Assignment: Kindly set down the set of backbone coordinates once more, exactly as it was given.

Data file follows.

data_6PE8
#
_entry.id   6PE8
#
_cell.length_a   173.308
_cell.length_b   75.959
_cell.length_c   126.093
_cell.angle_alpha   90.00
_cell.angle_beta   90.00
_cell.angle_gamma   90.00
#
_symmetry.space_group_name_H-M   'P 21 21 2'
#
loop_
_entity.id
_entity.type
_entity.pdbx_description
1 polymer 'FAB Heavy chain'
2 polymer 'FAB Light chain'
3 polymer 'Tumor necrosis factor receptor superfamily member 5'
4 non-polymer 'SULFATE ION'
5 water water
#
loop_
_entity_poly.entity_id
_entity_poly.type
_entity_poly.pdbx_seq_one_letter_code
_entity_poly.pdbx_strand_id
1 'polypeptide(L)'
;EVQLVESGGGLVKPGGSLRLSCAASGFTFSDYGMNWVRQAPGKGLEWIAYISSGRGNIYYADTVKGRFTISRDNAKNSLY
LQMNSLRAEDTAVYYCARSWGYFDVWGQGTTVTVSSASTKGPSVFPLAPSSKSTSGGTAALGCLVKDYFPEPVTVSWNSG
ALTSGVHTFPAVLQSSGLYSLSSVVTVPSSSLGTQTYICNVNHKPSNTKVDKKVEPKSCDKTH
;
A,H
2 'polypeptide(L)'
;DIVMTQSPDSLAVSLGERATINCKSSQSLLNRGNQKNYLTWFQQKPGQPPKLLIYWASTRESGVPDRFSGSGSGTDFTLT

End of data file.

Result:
data_6PE8
#
_entry.id   6PE8
#
_cell.length_a   173.308
_cell.length_b   75.959
_cell.length_c   126.093
_cell.angle_alpha   90.00
_cell.angle_beta   90.00
_cell.angle_gamma   90.00
#
_symmetry.space_group_name_H-M   'P 21 21 2'
#
loop_
_entity.id
_entity.type
_entity.pdbx_description
1 polymer 'FAB Heavy chain'
2 polymer 'FAB Light chain'
3 polymer 'Tumor necrosis factor receptor superfamily member 5'
4 non-polymer 'SULFATE ION'
5 water water
#
loop_
_entity_poly.entity_id
_entity_poly.type
_entity_poly.pdbx_seq_one_letter_code
_entity_poly.pdbx_strand_id
1 'polypeptide(L)'
;EVQLVESGGGLVKPGGSLRLSCAASGFTFSDYGMNWVRQAPGKGLEWIAYISSGRGNIYYADTVKGRFTISRDNAKNSLY
LQMNSLRAEDTAVYYCARSWGYFDVWGQGTTVTVSSASTKGPSVFPLAPSSKSTSGGTAALGCLVKDYFPEPVTVSWNSG
ALTSGVHTFPAVLQSSGLYSLSSVVTVPSSSLGTQTYICNVNHKPSNTKVDKKVEPKSCDKTH
;
A,H
2 'polypeptide(L)'
;DIVMTQSPDSLAVSLGERATINCKSSQSLLNRGNQKNYLTWFQQKPGQPPKLLIYWASTRESGVPDRFSGSGSGTDFTLT